Linguistic

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There are some difficulties with understanding the various words in the group linked with linguistic.

First, its use in general English in academic circles is as an adjective, with the related adverb linguistically. Here, it means 'to do with language and how we talk about it.' A lecturer may say to a student "Your essay was excellent in its content and argument, but linguistically it was very poor." This means that it was a good essay, apart from the way the ideas were expressed in language. The most widely used meaning of 'a linguist' is 'a person who speaks a second or other language', with the implied addition 'well'. In academic circles, students whoa re studying languages are often called linguists.

This broad meaning has a more carefully refined meaning. A linguist, can be "a student [or teacher, or academic generally] of linguistics". Linguistics is the study of language in a broader sense: it is about languages in general, not of any one language on particular. It considers theory and the 'universals', or features held in common by all human languages. A linguist of this sort studies grammar, etymology and other theoretical aspects of linguistics. (See also linguistics.) It may be more advisable to call such people linguisticians, to avoid ambiguity - although it has been said that the word "implies pretentiousness rather than precision": cited in OED, s.v. linguistician, anonymous quotation 1950.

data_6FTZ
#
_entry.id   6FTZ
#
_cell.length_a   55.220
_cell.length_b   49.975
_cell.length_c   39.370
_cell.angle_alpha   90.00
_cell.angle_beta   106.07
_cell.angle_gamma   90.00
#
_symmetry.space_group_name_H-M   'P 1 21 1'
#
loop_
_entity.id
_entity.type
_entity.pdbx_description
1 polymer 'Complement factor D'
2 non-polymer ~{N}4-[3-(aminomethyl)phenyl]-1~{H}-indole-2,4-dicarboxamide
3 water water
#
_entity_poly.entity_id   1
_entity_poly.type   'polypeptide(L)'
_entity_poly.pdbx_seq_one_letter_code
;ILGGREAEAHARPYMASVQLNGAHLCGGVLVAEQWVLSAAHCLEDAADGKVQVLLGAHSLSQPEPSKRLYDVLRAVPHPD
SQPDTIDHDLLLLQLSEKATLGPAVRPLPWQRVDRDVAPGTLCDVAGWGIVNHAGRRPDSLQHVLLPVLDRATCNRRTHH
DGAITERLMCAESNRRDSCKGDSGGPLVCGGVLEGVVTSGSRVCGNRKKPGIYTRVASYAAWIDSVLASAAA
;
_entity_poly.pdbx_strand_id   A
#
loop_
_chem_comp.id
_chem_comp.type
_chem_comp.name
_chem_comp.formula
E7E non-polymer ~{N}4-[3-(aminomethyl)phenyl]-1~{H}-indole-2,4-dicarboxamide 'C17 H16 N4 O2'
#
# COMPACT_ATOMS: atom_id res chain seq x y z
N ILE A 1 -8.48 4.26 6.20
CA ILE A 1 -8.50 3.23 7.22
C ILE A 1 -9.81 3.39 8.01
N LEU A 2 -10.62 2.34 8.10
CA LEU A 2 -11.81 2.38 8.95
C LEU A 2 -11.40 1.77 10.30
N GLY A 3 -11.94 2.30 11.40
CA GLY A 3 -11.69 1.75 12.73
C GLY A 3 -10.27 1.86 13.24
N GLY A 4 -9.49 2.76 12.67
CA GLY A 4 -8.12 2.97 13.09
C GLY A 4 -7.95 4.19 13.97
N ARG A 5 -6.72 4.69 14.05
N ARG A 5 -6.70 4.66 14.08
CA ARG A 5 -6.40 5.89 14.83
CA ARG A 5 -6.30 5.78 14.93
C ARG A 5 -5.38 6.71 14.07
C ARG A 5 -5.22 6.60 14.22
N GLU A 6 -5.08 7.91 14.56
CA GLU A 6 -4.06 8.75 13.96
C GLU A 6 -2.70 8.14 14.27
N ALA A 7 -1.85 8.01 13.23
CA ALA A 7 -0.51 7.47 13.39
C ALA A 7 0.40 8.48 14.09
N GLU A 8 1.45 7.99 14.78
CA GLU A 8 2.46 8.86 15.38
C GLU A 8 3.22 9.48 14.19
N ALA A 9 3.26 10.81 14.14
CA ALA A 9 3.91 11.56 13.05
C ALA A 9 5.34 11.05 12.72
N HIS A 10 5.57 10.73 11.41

Like the words Mathematics and Economics, linguistics is the name of a subject which looks like a plural, although it is usually treated as a singular grammatically.